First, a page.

Long Island, New York, New Jersey

I grew up in Nassau County, on the south shore of Long Island, and most of the story happens there, or in Manhattan, or in nearby New Jersey.


Kristiansand, Norway

Our base in Norway was Dagny’s hometown. It happened to be the first place the Nazis landed in World War II. Dagny would’ve been a teenager then.
location, Kristiansand

Putney School
location, Putney School

The Putney School is in the southeastern corner of Vermont, near Brattleboro. It’s an amazing place in many ways, and I hope that comes through in the book somehow, despite my many problems. The truth is, Putney keeps its students academically challenged and physically active, and it nurtures creativity and problem-solving in many forms. But it really helps to show up with some kind of a self partly developed.

If, however, you’ve spent your childhood from second grade on monitoring your environment for threats—well, that’s energy that’s not available to help you figure out who you are. Arguably, they shouldn’t have accepted me. Arguably, since they did, they might have done more to help. But what I really needed at that point was a parent, and the school had every right to believe that was someone else’s job.

As for the drugs, well, hey—it was the sixties; practically every high school in America was awash in drugs. Most still are. If you want to protect your kids from harm, parenting them with love and consistency is a lot more effective than trying to place them in some delusionary “safe” place.


Institut Monte Rosa

location, Institut Monte Rosa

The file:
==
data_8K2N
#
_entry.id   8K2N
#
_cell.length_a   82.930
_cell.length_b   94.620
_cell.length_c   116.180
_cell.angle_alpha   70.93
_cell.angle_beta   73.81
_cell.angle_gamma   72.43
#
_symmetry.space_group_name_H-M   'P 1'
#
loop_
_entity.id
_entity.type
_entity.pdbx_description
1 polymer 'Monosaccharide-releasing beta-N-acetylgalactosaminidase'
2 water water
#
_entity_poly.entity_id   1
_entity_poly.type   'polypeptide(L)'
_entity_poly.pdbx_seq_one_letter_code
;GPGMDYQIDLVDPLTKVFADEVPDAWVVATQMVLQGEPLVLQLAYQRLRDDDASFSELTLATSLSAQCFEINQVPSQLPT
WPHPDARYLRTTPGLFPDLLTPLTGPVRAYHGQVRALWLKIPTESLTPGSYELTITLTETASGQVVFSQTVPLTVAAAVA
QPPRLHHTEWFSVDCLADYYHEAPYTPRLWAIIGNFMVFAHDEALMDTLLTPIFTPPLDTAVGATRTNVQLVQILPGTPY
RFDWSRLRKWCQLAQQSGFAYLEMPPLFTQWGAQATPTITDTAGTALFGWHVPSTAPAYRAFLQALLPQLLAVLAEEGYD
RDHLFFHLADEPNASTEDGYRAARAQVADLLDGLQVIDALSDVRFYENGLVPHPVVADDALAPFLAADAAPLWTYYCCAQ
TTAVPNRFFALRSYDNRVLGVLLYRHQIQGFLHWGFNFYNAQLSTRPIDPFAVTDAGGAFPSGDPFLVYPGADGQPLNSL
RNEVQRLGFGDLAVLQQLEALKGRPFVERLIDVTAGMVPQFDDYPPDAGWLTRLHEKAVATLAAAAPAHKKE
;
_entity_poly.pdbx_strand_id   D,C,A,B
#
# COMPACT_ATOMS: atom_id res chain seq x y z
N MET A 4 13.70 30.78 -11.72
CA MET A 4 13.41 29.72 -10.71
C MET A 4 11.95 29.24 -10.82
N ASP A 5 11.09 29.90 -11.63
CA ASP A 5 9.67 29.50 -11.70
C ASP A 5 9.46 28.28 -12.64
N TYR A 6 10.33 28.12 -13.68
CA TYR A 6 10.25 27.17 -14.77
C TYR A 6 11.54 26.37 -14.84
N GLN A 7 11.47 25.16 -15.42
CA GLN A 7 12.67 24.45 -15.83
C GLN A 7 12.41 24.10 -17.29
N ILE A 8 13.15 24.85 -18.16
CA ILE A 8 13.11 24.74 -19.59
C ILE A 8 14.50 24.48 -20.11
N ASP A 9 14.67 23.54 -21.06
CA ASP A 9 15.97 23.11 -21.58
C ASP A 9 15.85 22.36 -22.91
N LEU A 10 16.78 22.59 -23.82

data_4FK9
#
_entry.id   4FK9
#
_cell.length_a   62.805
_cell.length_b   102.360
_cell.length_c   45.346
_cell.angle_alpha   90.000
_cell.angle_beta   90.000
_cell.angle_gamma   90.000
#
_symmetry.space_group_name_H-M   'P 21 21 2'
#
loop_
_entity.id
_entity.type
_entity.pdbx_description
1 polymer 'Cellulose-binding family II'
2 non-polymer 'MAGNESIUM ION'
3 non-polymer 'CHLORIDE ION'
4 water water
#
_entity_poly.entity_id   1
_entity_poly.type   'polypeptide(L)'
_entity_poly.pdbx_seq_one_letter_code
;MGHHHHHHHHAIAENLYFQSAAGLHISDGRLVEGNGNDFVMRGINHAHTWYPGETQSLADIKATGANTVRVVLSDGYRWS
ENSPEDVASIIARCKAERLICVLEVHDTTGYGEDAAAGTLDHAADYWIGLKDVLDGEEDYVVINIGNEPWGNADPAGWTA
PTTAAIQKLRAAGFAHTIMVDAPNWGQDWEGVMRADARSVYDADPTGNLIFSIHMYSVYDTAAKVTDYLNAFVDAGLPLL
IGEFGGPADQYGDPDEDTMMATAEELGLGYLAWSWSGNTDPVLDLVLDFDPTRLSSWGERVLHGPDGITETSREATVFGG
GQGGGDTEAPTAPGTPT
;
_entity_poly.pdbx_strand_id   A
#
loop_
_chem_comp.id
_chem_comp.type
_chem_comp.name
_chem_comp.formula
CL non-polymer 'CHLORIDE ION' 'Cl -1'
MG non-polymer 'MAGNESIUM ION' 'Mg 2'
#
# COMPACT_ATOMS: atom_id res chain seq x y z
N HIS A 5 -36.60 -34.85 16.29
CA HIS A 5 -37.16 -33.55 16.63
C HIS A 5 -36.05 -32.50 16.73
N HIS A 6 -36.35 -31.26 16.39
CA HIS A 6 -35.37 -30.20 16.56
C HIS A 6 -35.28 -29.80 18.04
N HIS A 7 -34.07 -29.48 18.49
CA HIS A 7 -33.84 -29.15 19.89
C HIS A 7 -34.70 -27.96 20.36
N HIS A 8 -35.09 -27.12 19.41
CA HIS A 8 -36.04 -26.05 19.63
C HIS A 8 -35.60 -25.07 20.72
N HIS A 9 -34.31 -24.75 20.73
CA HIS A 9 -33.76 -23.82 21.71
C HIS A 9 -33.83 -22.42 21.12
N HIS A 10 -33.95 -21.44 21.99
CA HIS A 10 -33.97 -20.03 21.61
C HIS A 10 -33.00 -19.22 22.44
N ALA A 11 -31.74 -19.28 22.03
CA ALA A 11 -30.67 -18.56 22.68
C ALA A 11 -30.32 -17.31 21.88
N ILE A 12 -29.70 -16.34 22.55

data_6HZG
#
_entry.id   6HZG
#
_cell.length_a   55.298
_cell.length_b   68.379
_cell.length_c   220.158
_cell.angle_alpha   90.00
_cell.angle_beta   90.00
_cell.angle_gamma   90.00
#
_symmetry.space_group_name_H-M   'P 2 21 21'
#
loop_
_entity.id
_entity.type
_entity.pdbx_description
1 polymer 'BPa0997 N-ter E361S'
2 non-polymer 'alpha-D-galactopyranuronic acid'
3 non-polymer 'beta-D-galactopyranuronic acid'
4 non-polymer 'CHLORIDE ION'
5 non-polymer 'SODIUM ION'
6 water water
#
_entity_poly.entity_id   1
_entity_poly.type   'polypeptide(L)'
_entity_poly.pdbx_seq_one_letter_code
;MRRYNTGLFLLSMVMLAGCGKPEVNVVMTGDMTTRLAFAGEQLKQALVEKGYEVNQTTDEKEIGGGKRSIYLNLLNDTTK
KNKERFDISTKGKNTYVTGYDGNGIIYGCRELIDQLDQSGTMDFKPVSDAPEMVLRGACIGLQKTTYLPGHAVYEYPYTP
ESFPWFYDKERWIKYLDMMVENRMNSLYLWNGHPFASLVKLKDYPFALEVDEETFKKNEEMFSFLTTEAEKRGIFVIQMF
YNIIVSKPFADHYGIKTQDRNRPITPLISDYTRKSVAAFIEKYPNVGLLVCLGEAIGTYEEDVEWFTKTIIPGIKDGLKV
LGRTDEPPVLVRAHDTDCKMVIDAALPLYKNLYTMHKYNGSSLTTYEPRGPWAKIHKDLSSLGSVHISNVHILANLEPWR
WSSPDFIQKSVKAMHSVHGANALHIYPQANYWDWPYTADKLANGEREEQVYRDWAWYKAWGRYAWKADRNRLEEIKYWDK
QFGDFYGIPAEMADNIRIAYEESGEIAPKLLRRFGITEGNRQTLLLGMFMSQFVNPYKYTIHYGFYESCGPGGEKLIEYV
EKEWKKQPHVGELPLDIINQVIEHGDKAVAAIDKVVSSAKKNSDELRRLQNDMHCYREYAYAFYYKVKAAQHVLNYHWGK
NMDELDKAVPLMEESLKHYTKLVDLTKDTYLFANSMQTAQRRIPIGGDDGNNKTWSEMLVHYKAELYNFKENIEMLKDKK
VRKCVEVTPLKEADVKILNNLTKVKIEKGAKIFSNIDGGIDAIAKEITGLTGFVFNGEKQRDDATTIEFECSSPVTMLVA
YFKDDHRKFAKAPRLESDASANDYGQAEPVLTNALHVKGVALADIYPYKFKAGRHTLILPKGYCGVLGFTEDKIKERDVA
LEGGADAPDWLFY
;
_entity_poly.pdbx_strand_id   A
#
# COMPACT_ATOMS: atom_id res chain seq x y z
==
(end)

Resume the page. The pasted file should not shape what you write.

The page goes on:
Gee, this place was nice. And well run. And I even learned some French. In fact, the summer I spent at the Institut Monte Rosa in Montreux, Switzerland was the happiest of my childhood (after my mother’s death), although I had to write this book to realize it. I have no memories of any problems, and almost no memories of any teacher (except one extraordinarily kind young woman from Austria named Mlle Kornfeind). In my case, this is a sure sign of things going well.


La Chatelainie

I’ve never been a fan of girls’ schools, what can I say? Yet this place had its points. They weren’t academically serious, but it was summer, after all. Best thing about it was the food, which was phenomenal. A family of Swiss-Italians ran the kitchen with flair, creativity, and genuine affection. I wanted them to adopt me.

Freedomland


Bizarrely, in the early sixties, someone really did decide to build a theme park in the Bronx. Here’s a YouTube video about it. And the Wikipedia article. And it looks like someone even had a good time there once: here’s a dedicated fan site.